According to a first aspect of the invention there is provided a method of transmitting signals having a bit-rate higher than a predetermined bit-rate rate in a digital data transmission system normally providing discrete data channels having said predetermined base bit-rate, said channels being subject to different propagation delay characteristics through the system, comprising allocating a group of k said predetermined bit-rate data channels as a virtual channel for the transmission of said high bit-rate signals, characterized in that an overhead channel is defined in at least one of said group of channels, said high bit-rate signals are divided into n sub-signals, where n≦k, having a bit-rate equal to or less than said predetermined bit-rate, said n sub-signals are transmitted over said data channels, overhead signals are transmitted at intervals over said channels in slots normally allocated for data, said data slots being transmitted over said overhead channel while said overhead signals are transmitted in their place, and said overhead signals are used at the far end to reassemble said n subsignals into said original high bit-rate data signal.
In one embodiment, k=n+1 and the extra channel is dedicated exclusively as the overhead channel.
In systems where the aggregate rate is low, the expense of a 64 Kbps overhead channel is excessive. In this case, a group of C0 . . . Cn-1 predetermined bit-rate data channels are allocated as a virtual channel. One of the channels Cm has a free bit position not required for transmitting data and provides the overhead channel at a subrate of the predetermined bit-rate. The overhead signals are transmitted by inserting respective individual bits thereof into the respective data channels, each bit of the overhead signals being inserted into the free bit position of channel Cm or into data bit positions of the other n-1 channels. The data bit that would normally be sent in a bit position occupied by an overhead signal bit is sent in the free bit position of the channel Cm while its bit position is occupied by an overhead bit.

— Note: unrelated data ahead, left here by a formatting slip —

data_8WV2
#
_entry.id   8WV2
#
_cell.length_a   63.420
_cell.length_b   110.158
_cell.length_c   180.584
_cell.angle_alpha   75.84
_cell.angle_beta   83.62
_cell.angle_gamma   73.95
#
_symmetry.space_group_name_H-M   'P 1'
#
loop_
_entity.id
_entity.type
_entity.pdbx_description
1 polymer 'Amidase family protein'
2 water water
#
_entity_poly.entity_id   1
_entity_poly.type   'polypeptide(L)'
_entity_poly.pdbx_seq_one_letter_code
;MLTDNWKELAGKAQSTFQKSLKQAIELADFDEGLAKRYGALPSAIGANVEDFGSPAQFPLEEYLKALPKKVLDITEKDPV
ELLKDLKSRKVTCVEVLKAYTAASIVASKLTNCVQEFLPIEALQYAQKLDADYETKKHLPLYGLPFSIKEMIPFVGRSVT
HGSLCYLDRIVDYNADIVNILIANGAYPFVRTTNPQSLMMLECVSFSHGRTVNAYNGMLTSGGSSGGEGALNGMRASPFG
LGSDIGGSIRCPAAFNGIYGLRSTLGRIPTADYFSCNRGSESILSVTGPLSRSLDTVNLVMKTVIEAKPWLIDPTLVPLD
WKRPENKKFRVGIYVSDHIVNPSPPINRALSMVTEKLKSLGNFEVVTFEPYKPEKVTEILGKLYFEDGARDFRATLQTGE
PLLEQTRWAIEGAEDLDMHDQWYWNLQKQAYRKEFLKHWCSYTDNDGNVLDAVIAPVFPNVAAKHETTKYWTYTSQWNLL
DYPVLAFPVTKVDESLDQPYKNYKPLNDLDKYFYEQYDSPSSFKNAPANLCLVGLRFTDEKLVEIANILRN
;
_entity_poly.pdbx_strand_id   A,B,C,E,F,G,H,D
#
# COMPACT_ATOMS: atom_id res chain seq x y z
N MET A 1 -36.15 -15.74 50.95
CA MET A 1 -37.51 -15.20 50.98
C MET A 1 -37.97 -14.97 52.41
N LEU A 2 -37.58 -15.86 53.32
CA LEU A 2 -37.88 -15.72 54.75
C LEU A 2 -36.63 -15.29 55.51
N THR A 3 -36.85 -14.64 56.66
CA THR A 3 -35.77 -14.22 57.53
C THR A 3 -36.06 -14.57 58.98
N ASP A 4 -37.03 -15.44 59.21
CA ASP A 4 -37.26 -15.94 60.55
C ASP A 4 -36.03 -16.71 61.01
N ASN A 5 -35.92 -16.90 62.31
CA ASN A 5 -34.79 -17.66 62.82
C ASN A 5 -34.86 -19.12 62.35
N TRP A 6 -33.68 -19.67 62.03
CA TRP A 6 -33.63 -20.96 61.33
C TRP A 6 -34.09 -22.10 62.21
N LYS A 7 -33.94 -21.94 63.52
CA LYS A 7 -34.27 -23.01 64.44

In a preferred embodiment the overhead signals, which may comprise delay calibration signals, are transmitted successively over the respective channels in a rotational pattern. For example, in the case of a virtual channel consisting of four data channels and one overhead channel, it takes successive frames to complete one rotation. In a first frame, the delay calibration signals are transmitted in the time slot corresponding to the overhead channel. In a second frame the delay calibration byte is transmitted in the time slot corresponding to the first data channel and the data that would normally be sent in that time slot is instead sent in the time slot in the overhead channel. Likewise in the third frame, data from the second channel is swapped into the overhead channel time slot and the delay calibration signal sent in its place, and so on until after the delay calibration signals have been sent in the fourth data channel the next delay calibration signals are sent in the overhead channel, whereafter the cycle is repeated.
Each data channel (DSO) may be delayed differently by the network. The delay calibration signals, hereafter referred to as delay calibration byte (DCB), form a framing pattern in each channel which can be extracted at the receiver. The contents of the DCBs permit the relative delay to be determined. In the scheme just described, every end byte on the far end channels constitutes the framing pattern. The rotating calibration scheme may be performed continuously throughout the transmission, or used initially to establish superrate transmission and then discontinued.
To determine the relative delay between channels the overhead byte sends out a rotation count (LSB). A rotation starts with a DCB sent out on the overhead channel and ends when the last data channel in the virtual channel has sent its DCB. At the receiver this creates the appearance of every (N+1)th byte on the channel forming a framing pattern.
To accommodate 48 Kbps data channels, only the six most significant data bits of each byte are used. The remaining bits are set to "1" to ensure correct 1's density on Switch 56 networks. Six bits provide 64 unique bytes for the DCBs, but since the count wraps around only half the rotation count can be resolved. One byte rotation count allows differential delays of 32 frames to be detected. Since the DCB would occur every 2N overhead slots the maximum delay resolution would be 2N×32 frames, which in practice is insufficient.
To overcome this problem, a second slot is used to send the most significant bits (MSB) of the rotation count, which results in a 12 bit delay calibration count. This permits 2048×2N frames to be resolved. In the worst case, where the channel size is three (N=3) this results in 12,228 frames, which is equal to 1.528 seconds. This is sufficient for mixed terrestrial satellite networks.